3. XXXVIII – Brady completed 60.4 percent of his passes, which is pedestrian by today’s standards. His 23 TD and 13 INT were a mere shadow of what was to come. Deion Branch, his leading receiver, had 57 (fifty-seven!) catches. Smith and Kevin Faulk morphed into a two-headed monster, Faulk as that vintage third-down option. Defense carried the team, even after Belichick supplied the ultimate summer motivational tactic by cutting Milloy. Rodney Harrison arrived in town as the “glue guy” from central casting to hold it all together and give the Patriots an edge. Law and Bruschi were at their peak. Seymour finally scratched the surface of his Pro Bowl potential, combining with McGinest and Mike Vrabel for 23 of the team’s 41 sacks. The right side of the offensive line, Joe Andruzzi and Tom Ashworth, in true Patriots’ fashion, were undrafted free agents. And the kicker was still pretty good. This team rightfully was characterized as a whole greater than the sum of the parts, although after further review, the parts were pretty decent.

2. LI – Post-Deflategate suspension Brady (3,554 yards, 28 TD, 2 INT) was at his pinnacle. LaGarrette Blount’s tough yards and James White’s chain-moving catches out of the backfield were the ultimate one-two punch. Edelman (98 catches, 1,106 yards) made up for every drop you’d expect out of a high school and college quarterback with his fearlessness over the middle and that absurd catch against Atlanta. Martellus Bennett proved a godsend after Gronkowski’s season-ending injury. Hightower, Devin McCourty and Malcolm Butler were the stars of a forgettable defense, the latter squeezing every last ounce of credibility from his one moment of glory two years earlier. Rob Ninkovich was at the end of the line. Trey Flowers and Jabaal Sheard were the only pass rushers who could even sniff the quarterback. History will show this as a title won by sheer will, and yes, a franchise and region’s anger at commissioner Roger Goodell.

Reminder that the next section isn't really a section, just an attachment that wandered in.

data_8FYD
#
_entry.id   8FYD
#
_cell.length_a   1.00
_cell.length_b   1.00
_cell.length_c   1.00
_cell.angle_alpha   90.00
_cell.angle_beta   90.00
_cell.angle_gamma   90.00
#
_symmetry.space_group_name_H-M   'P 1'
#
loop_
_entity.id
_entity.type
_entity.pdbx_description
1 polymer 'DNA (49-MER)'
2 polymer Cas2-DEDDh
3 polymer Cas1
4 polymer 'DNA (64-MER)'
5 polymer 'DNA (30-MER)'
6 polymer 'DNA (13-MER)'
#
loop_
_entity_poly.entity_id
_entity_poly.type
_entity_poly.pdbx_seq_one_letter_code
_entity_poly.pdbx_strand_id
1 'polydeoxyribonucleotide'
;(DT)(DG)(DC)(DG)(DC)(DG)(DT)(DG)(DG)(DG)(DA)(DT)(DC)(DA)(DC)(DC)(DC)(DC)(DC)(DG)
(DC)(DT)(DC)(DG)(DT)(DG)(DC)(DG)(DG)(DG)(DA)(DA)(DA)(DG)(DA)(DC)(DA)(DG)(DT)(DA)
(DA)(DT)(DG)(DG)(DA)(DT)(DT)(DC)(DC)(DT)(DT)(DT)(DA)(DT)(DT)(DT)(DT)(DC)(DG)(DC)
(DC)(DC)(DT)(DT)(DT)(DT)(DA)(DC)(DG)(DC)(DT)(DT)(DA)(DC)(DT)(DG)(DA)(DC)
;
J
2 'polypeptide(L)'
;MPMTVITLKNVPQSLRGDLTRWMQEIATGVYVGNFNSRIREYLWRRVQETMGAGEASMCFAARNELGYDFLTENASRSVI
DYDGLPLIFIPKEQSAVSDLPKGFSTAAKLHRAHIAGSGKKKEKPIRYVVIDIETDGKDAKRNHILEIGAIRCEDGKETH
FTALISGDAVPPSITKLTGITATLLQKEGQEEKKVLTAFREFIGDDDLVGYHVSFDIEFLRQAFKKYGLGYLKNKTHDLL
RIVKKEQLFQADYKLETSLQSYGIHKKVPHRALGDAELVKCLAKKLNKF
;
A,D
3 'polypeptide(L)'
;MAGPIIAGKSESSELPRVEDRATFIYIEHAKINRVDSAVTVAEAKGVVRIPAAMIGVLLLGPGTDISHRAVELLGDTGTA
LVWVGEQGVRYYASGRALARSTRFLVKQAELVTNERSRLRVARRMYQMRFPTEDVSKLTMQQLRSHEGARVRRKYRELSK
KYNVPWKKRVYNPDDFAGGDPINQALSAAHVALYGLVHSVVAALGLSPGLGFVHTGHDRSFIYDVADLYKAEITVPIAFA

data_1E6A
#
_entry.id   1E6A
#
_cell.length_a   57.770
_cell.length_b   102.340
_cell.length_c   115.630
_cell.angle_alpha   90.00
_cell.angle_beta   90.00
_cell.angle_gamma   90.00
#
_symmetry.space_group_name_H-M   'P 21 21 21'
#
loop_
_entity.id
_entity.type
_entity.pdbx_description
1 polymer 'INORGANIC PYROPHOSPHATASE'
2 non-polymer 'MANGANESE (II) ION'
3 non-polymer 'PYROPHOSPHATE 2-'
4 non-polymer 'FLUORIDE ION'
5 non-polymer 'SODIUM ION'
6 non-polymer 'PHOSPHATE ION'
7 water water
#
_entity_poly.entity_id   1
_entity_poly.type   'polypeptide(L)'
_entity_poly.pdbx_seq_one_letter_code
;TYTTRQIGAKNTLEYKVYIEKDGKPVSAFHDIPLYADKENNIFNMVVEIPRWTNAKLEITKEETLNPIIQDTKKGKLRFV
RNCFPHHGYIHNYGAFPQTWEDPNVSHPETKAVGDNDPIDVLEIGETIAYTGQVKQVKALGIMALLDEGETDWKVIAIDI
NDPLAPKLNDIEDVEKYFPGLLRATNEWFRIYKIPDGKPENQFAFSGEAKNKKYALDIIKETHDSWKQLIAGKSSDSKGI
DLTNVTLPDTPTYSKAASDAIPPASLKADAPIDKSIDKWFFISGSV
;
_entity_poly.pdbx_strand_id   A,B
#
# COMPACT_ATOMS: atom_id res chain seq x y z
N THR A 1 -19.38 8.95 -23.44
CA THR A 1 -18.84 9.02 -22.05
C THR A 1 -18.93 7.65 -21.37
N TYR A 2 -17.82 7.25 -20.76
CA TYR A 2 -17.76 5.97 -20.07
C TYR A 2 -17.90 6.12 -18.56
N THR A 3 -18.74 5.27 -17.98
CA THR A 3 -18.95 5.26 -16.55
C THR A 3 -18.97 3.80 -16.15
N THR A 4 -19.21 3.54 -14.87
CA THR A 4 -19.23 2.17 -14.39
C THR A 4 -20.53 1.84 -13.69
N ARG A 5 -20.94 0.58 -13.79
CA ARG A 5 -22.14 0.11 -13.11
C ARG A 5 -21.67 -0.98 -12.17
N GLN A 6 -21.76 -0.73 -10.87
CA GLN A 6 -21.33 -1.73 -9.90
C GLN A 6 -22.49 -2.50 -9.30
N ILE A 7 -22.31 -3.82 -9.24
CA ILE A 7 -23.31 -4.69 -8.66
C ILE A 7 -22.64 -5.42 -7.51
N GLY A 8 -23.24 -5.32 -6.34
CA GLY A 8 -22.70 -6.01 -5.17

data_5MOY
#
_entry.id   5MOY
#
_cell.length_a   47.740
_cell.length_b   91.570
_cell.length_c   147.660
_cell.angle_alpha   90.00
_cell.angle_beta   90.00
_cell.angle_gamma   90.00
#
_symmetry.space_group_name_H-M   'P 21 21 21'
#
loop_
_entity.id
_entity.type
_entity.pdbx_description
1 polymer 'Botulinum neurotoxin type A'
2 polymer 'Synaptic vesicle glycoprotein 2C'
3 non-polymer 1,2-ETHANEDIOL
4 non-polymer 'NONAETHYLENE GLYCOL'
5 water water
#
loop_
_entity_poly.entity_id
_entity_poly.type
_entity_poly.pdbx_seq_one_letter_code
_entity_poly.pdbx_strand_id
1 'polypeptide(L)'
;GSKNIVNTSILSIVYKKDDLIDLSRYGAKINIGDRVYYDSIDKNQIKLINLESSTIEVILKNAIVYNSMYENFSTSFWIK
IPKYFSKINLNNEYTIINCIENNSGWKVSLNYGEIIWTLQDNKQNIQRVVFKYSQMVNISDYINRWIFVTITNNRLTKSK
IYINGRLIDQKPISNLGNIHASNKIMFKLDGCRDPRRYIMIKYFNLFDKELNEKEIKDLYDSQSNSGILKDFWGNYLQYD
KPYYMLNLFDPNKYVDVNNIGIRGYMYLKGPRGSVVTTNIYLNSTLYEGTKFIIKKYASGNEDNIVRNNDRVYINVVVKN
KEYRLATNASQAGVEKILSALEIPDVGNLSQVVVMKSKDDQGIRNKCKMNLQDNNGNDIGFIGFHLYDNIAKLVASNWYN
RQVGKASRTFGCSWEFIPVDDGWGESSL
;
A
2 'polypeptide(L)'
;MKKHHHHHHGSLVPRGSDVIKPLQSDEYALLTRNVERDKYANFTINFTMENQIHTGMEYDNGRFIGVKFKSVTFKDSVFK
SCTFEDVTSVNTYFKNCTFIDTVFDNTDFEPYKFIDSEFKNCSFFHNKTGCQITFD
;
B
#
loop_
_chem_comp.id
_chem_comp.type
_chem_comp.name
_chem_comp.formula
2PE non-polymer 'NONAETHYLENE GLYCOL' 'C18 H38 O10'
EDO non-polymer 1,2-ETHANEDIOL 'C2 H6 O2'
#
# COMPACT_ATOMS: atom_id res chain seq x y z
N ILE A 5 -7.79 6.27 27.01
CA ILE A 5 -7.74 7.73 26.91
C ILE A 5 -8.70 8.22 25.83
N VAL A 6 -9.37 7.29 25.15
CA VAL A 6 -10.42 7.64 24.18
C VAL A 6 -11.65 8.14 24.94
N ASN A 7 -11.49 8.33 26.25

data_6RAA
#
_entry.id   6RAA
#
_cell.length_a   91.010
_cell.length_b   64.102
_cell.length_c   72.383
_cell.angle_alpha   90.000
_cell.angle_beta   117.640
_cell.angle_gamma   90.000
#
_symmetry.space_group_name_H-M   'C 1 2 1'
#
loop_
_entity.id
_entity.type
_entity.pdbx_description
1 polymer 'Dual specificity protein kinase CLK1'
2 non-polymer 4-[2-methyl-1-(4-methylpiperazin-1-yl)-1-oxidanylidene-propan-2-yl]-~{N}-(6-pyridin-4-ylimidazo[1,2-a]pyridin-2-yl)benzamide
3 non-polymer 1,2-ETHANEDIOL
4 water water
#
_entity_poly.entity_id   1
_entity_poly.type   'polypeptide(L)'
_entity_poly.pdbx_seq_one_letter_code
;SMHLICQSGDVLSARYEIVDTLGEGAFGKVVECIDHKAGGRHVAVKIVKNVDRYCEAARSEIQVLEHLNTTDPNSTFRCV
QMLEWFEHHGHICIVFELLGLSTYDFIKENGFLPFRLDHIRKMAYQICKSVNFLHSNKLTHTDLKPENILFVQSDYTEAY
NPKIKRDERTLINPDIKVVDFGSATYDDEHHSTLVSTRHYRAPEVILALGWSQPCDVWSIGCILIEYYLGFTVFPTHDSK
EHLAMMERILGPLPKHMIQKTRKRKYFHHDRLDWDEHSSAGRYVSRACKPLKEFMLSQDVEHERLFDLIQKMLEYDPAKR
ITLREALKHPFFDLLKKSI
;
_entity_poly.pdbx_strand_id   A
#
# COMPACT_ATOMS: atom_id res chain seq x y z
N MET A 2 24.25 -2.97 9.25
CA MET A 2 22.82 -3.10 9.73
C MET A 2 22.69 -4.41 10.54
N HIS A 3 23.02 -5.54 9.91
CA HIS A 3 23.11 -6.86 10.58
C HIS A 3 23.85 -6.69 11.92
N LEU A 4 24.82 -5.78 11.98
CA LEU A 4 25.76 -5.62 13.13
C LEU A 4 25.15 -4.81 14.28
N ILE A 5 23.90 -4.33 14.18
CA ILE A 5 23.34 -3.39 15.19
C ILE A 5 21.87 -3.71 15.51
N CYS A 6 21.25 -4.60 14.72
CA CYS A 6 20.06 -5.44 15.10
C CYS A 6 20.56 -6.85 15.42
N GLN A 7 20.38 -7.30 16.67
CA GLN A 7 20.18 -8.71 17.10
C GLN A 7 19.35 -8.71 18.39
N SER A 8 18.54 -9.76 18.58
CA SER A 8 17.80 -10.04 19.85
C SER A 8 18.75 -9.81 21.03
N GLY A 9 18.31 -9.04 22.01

1. XXXIX – Brady (3,698 yards, 28 TD, 14 INT) was beginning to explode. That said, the offensive MVP was running back Corey Dillon (1,635 yards, 12 TD), who was Belichick’s first major experiment as the Jerk Whisperer, a guy who rightly figured out winning and tough love were effective means for rehabilitating malcontents. The ex-Bengal ran behind an offensive line that included Steve Neal and Brandon Gorin (“Who?” is an appropriate response here). David Givens and David Patten were targeted more than 200 times and somehow combined for only 100 catches, a testimony to Brady’s still-developing reputation as a guy who could make chicken salad out of chicken, um, by-products. Brown was running on fumes and making his weightiest contributions as a nickel back. His presence indicated the only hole on the defense. Well, there were two, but the one in Bruschi’s heart didn’t stop him from making 122 tackles before his harrowing medical emergency a week after the Super Bowl. McGinest, Vrabel, Rosevelt Colvin and Ted Johnson joined him to give the Pats a 1980s NFC linebacker corps. Seymour was an incredible match-up problem for everyone. This team beats all the others. It had the three ingredients (top-shelf QB, all-world RB, lights-out defense) the world associates with postseason success.

* Kalle Oakes spent 27 years in the Sun Journal sports department. He is now sports editor of the Georgetown (Kentucky) News-Graphic. Keep in touch with him by email at [email protected] or on Twitter @oaksie72.